Choisir c’est renoncer: already nine months spent on the ”Kannelbulle territory”

08:15 Växjö, Sweden. The morning begins with a strong (yummy) smell of coffee, the (lovely) morning light reflecting on my bedroom curtain, the hurry of footsteps of people living in my shared house all taking different paths for a day. They will meet in the evening to share a meal, an anecdote, a story, or just a moment to cook together in the midst of an international music mix. Between two grilled toasts, I notice two (robust and impressive) rabbits running fastly in my garden, as every day.

As every day since September, I wake up in a foreign country, I use a foreign language, which is now no longer foreign to me.

As every day since the beginning of my volunteering experience, I am amazed by everything. I wondered if this wonderment would disappear at some point. I wondered if humans ever get used to the beauty of the world. As if discovery goes out of the fashion with time. As if the chance to go abroad and explore EU territories and cultures as a young European citizen became a given. 

Eight months after my arrival in Sweden, I am still fascinated by the little things of daily life. They are specific sounds, smells, tastes, faces, laughs, music, or emotions that I am now really attached to and that I will remember. It is the amazing and intense red of the walls of the central church, this loud hubbub in coffees during the Fika time, the kindness of Swedish people in any circumstances (winter and summer, spring doesn’t exist in Sweden). It is the feeling given by a hot chocolate and a Kanelbulle during the dark and cold period (often), the sun’s rays on my cheeks during a walk when the sun appears (sometimes), the long discussions between volunteers to build and rebuild the world around a last cup of tea. It is personal, intimate memories that photos and videos can capture, only in part.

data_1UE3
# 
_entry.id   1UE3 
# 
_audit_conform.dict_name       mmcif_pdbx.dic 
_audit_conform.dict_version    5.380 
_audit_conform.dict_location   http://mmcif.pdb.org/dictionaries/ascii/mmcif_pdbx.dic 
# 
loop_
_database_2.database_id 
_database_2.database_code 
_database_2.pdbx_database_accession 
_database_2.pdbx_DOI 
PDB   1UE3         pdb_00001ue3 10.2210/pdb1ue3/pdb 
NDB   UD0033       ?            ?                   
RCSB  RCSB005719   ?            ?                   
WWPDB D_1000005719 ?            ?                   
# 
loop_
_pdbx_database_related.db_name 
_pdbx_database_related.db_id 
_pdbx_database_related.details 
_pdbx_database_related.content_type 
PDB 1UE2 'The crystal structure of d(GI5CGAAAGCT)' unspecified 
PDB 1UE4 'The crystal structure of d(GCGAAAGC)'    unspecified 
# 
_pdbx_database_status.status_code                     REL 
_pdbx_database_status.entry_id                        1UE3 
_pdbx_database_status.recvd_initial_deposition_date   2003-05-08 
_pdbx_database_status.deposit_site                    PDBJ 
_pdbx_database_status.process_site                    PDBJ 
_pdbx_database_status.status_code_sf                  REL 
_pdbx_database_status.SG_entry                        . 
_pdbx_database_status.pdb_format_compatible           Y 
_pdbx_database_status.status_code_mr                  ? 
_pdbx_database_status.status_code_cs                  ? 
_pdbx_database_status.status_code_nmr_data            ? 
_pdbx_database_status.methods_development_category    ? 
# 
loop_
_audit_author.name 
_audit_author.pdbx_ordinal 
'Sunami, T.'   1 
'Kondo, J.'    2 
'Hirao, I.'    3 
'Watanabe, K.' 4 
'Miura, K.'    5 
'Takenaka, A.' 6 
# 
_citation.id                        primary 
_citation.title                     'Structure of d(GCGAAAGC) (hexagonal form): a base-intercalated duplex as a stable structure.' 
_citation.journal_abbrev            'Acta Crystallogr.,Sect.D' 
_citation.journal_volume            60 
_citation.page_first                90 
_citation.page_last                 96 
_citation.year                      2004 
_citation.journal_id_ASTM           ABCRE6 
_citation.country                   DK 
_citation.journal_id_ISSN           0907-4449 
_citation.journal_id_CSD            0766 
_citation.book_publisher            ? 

I know since October that every morning, two rabbits will cross the garden. However, I will continue to watch this surprising and captivating scene with child eyes.

Eight months already done as a volunteer, and I asked myself the following question: Do I really want to come back home?

It is often said that after a long experience abroad, the notion of ‘home’ is blurred. It is as if a part of you is going to stay there. 

Choisir, c’est renoncer. Leaving means going away from landscapes, people, codes anchored in my daily life.  

However, I decided for the future to come back to my native country, France. Partir maintenant, pour mieux revenir plus tard. This decision is based on a (long) personal reflection. 

Dear Sweden, I thank you so much for your welcome during those months. Don’t worry, this experience is not finished. I will enjoy the Summer, because as Swedish always say, during this period the country is reborn. 

In the same way that I claim the beauty of my region of Brittany in France, when someone will ask me what I thought of my trip, I will reply that Sweden is a country that must be visited. That the Swedes, despite not being Latin, have nothing to envy and deserve to be known. 

– Marie Vincent